Episode 4: A Tale of Uterine Cancer, Hair Products, and Bad Stats

Ever heard of noise? I’m certain you have. In science, when we talk about noise, we’re normally talking about the variance or the variability when trying to measure something. In toxicology, that noise is usually the variability associated with a control or unexposed group. If you were to look at heights across a large number of people, you’ll no doubt see a distribution that looks kinda like a bell-shaped or “normal” curve. Most people are huddled together near the middle, and then we have some shorter and some taller people — the tails. Now, consider that distribution, that bell shaped curve, to represent the unexposed population — our controls.

In toxicology we’re also going to have some exposed group. And again, for the sake of argument, that group will also have a distribution of responses, and let’s say it’s also a bell shaped curve distribution. Now then, in simplistic terms, if those two distributions overlap completely, so that they’re identical, we’d say there is no treatment effect. What needs to happen is for the response in the treated group to be so different from control that we can’t conclude that the treated group’s response came from the control distribution.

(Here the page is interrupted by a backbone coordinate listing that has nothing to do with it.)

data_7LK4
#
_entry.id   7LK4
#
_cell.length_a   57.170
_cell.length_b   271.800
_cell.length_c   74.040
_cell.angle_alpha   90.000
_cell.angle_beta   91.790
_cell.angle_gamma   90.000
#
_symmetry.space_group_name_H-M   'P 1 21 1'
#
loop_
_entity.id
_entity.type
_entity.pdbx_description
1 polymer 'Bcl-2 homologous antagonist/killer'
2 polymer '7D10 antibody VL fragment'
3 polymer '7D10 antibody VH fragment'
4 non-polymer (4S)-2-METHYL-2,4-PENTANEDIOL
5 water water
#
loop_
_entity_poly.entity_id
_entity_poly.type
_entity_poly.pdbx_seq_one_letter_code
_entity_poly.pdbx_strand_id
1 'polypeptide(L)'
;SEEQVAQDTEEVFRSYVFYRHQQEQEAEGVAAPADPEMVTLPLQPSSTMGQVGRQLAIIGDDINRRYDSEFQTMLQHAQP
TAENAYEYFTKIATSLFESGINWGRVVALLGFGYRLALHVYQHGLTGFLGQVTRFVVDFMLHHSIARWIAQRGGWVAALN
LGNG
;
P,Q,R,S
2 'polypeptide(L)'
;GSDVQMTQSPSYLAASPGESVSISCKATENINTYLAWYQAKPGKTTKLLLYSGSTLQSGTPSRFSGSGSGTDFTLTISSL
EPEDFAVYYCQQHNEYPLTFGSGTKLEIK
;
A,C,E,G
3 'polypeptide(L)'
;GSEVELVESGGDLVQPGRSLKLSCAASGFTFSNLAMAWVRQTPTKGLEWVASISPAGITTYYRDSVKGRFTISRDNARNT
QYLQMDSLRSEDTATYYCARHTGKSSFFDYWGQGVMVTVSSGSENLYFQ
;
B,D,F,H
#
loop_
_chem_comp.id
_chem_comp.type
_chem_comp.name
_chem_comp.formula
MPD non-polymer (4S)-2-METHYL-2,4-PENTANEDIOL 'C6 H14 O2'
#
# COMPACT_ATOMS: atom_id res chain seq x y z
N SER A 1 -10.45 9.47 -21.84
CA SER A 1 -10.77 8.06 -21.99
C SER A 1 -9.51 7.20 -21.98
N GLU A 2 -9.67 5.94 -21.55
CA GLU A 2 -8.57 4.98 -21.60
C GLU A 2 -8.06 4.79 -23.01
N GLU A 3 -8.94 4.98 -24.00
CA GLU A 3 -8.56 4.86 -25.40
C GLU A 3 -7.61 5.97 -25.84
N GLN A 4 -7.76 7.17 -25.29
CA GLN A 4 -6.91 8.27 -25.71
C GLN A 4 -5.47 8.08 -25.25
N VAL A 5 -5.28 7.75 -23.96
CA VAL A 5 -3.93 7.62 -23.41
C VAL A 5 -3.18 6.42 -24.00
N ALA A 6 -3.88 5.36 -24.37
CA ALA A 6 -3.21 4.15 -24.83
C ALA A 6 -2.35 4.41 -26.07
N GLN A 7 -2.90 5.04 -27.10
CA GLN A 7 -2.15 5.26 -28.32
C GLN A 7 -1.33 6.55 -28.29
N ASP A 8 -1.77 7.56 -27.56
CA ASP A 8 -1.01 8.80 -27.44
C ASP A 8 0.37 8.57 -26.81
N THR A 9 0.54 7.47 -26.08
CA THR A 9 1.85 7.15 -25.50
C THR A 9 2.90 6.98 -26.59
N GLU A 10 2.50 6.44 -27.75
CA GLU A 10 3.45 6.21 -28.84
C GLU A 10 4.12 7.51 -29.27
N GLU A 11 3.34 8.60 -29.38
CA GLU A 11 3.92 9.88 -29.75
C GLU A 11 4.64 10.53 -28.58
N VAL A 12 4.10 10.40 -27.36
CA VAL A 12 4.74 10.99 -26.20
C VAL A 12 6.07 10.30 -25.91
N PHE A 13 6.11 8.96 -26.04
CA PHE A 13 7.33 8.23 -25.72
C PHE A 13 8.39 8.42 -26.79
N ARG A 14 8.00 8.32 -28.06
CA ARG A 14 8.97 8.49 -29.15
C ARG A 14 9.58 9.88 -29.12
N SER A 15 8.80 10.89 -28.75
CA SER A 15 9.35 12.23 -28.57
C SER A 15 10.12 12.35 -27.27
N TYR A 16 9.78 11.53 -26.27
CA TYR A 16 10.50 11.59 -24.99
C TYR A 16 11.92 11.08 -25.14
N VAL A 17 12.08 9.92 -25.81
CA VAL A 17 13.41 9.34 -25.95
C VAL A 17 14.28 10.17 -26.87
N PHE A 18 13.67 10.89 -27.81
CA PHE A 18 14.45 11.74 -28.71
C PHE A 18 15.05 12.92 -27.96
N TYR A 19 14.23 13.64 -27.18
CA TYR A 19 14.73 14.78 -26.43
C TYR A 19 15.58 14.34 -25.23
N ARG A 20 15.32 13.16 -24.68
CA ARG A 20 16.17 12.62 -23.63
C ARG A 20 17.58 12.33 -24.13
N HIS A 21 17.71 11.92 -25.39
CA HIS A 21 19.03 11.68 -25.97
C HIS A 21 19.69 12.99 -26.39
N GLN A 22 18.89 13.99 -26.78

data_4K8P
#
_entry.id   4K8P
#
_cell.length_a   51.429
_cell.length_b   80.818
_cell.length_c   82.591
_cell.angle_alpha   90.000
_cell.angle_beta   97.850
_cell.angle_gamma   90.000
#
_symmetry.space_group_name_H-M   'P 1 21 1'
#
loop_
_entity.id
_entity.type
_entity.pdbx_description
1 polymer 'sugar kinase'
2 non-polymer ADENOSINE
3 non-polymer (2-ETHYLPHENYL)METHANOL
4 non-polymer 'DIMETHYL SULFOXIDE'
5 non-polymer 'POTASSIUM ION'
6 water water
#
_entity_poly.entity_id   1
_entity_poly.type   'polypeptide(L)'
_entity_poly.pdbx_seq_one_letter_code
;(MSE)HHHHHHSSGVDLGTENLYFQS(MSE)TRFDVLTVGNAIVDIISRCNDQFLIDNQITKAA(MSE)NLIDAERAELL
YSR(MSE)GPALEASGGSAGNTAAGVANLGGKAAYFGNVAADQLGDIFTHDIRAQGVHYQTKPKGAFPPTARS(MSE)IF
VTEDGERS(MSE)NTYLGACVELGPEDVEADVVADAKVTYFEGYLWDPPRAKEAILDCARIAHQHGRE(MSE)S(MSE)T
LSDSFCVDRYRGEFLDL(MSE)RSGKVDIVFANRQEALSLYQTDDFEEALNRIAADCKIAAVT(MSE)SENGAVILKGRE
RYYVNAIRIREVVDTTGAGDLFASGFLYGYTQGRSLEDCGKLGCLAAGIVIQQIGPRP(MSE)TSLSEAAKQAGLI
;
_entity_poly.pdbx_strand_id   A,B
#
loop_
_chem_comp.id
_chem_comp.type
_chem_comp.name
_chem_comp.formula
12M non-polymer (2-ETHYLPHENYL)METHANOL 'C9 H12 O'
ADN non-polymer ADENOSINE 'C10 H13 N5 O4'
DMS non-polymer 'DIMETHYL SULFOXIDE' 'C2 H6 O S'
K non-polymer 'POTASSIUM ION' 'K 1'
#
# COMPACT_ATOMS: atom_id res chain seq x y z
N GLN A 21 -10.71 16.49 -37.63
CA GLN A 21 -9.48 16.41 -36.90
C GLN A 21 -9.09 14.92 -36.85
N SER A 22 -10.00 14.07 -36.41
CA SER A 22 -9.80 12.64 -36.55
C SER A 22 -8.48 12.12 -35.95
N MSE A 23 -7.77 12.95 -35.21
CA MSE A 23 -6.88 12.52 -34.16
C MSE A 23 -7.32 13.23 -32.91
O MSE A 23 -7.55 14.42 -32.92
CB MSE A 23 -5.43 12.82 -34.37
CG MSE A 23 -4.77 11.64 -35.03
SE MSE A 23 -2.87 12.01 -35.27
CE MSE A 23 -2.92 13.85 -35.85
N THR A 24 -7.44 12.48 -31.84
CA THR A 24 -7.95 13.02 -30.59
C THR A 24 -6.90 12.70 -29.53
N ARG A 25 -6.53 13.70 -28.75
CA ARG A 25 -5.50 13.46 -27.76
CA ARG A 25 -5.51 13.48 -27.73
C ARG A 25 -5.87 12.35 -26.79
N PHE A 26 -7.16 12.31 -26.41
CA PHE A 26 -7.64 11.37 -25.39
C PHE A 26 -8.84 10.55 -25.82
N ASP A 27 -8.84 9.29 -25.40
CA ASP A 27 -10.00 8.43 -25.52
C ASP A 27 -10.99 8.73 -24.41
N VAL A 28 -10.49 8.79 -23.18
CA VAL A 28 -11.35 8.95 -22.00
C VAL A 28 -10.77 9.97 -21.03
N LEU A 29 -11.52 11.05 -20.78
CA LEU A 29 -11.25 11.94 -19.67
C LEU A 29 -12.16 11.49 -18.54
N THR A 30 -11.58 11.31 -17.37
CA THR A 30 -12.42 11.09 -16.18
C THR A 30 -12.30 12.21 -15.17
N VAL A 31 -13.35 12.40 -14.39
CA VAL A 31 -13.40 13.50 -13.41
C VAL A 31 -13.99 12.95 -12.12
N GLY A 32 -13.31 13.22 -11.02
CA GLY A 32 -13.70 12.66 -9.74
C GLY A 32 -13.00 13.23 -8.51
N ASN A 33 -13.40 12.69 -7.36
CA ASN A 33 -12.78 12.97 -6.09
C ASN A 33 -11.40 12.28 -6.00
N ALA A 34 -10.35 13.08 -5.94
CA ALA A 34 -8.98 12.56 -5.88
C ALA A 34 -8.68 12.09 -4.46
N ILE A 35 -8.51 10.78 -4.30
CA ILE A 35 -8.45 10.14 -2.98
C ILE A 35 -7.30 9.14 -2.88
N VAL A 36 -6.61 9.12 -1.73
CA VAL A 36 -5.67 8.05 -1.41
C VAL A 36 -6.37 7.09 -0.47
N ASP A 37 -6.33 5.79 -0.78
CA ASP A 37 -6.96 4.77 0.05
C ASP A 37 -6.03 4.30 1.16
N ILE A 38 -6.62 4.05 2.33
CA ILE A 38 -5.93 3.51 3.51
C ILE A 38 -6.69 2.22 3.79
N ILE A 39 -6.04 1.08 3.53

Said another way: if I randomly sample from the control distribution and get the same response as I’m seeing in the treated, then there’s no treatment effect. That’s the simplistic way of explaining this (there are some nuances I’m not bringing up).

Well, in today’s episode, we’re going to talk about a case where the “signal” (that is the treatment response that NIEHS’ scientists say is a real treatment effect) is actually just noise from the control group.

Here’s my analysis report on how I came to this judgement, and you can see the analysis code here.

But there are other issues with this particular NIEHS study that says hair relaxers, straighteners, and pressing products are linked to uterine cancer. For starters, NIH’s press release made a causal statement that, “women who used chemical hair straightening products were at higher risk for uterine cancer compared to women who did not report using these products” — that’s simply not true at all because this study didn’t find causality.

But the other big issue — the study isn’t even representative of the US population of women. 85.6% of the women in the study were white only, and not hispanic or LatinX — just white. That’s way more than we have in the US population. The number of Black or African American women is well below the US population. Same goes for other non-white groups. Which means, these results are not even relevant to the US population of women. We can’t translate these results to the US population.

Listen to today’s episode to find out more!

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